â€œThis is open to negotiation,â€ Mr. Paterson said, while adding: â€œWeâ€™re
going to need to both houses of the Legislature to cooperate with us.
But I must reiterate to everyone here, these are tough times, and
difficult choices will have to be made â€” by legislators, by executives,
and even by the riders and rivers in the greater metropolitan area, with
respect to the M.T.A.â€
Moving to curtail possible legislative resistance, Mr. Ravitch said that
his commissionâ€™s recommendations came as a whole.
â€œThis all fits together,â€ he said. â€œThis is not a series of separable
recommendations. This is an effort to spread the burden amongst the
largest group that one possibly can.â€
In April, Mr. Paterson asked Mr. Ravitch â€” who was widely credited with
rescuing the transit system in the early 1980s â€” to lead the commission.
Its 13 members were appointed in June. The commission held seven full
meetings from June to November and three public hearings. The news
conference today was held one day in advance of its Dec. 5 deadline for
presenting its report.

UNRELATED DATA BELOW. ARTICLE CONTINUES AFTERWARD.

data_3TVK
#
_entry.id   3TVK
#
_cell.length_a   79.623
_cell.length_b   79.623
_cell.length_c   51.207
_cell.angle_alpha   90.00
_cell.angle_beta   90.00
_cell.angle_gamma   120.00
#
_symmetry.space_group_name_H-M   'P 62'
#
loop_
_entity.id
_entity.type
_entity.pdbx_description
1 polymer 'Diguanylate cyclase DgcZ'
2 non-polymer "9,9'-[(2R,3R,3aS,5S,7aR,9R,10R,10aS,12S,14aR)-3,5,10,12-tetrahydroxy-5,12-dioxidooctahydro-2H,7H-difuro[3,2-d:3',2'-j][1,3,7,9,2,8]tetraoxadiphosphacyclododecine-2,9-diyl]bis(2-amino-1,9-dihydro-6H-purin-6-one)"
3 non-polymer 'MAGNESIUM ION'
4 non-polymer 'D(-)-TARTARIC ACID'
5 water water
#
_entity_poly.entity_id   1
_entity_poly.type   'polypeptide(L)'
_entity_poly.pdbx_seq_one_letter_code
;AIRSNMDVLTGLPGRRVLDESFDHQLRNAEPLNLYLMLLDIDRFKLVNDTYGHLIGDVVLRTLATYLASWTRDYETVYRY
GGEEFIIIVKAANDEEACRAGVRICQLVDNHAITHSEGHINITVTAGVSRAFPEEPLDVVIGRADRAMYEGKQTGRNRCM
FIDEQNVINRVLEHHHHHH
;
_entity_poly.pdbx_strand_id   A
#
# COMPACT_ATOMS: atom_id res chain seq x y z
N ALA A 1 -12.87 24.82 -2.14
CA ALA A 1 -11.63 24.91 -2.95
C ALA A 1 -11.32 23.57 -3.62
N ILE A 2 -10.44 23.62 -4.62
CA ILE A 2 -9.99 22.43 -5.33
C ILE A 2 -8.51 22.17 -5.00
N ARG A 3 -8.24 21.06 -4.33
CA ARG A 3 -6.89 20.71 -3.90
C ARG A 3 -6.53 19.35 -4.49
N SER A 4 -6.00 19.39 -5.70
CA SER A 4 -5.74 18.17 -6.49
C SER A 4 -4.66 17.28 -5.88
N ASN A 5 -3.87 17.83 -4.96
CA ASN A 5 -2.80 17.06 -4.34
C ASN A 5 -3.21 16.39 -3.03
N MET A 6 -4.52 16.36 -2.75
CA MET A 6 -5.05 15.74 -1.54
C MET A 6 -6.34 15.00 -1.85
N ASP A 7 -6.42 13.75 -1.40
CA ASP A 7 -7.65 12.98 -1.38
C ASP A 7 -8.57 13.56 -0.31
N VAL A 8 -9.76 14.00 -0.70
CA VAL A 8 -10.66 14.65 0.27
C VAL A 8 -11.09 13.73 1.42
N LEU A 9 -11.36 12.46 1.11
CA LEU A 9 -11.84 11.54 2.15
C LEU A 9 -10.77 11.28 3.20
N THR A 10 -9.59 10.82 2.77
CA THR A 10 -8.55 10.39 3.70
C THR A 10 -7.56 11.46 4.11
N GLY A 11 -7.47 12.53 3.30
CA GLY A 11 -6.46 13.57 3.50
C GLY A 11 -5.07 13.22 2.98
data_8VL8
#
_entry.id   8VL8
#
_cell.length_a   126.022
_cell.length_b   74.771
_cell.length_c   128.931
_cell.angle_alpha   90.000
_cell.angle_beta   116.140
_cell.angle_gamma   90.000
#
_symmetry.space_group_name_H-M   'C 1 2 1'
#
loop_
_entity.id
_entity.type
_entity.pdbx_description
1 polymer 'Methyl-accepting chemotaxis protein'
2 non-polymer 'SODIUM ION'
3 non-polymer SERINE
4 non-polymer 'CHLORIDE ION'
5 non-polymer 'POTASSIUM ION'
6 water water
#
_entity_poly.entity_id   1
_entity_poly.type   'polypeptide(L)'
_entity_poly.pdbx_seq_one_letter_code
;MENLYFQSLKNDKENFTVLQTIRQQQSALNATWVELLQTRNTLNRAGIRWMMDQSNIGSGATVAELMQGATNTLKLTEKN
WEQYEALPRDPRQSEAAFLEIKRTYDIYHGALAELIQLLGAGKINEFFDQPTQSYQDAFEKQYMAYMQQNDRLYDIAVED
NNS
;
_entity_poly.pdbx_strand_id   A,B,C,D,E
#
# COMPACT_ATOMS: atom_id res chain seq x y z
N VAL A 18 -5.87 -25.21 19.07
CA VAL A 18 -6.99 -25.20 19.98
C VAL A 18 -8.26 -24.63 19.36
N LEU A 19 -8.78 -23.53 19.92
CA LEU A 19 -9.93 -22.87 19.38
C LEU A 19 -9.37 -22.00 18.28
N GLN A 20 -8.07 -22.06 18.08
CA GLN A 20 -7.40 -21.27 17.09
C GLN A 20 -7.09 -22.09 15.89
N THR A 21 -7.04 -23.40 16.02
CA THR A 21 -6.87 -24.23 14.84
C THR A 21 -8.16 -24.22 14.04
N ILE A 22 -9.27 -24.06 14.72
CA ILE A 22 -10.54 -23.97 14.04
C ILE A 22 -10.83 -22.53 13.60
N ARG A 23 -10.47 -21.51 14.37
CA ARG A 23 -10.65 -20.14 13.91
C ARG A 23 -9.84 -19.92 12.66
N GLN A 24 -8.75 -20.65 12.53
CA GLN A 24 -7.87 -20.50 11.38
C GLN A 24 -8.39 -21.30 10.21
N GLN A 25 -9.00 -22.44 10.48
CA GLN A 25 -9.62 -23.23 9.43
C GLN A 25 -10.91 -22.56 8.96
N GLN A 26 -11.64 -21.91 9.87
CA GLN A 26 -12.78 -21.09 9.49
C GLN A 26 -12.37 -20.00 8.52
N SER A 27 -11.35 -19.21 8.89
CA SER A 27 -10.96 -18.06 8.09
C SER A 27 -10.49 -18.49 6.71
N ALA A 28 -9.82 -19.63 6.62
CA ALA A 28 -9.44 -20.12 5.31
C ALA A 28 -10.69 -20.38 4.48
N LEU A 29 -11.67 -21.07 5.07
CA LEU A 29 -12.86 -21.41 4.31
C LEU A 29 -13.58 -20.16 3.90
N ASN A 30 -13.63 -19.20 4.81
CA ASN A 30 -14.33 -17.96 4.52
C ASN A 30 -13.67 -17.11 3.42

Mr. Ravitch said the authorityâ€™s fiscal problems were of an â€œenormity
that no one was able to predictâ€ even back in April.
â€œThe enormity of the operating deficit of the M.T.A. would require a
draconian fare increase and draconian service cuts this year,â€ he said,
adding that those cuts would be â€œill-afforded.â€ He said that riders had
to pay â€œtheir fair share,â€ but that â€œthe growth and prosperity of this
city needs above all a healthy and growing and vibrant transportation
Mr. Ravitch warned that there was currently â€œnot one hard dollarâ€ for
the M.T.A.â€™s next five-year capital plan, which is to extend from 2010
and 2014 and could cost as much as $14 billion.
He called for â€œa regular, recurring revenue stream that is
inflation-sensitive, that will reflect that an improved transportation
system will increase riders, add immeasurably to the prosperity of the
region.â€ In contrast, he said, since 2004, â€œno new resources â€¦ only
existing M.T.A. operating revenuesâ€ were used to pay for capital
The plan would create a new Capital Finance Authority and be the
repository for the new payroll tax and the revenue from the new tolls.
â€œIn Year 1, the proceeds of the tax will be utilized to defray a large
part of the fare increase and a large part of the service cuts,â€ Mr.
Ravitch said of the new â€œmobility tax.â€
Mr. Ravitch said that the â€œinadequacyâ€ of bus service was a constant
theme encountered by the commission and that expanding express-bus
service into and out of Manhattan for commuters was a priority.
He urged the creation of a Regional Bus Authority, within the M.T.A.,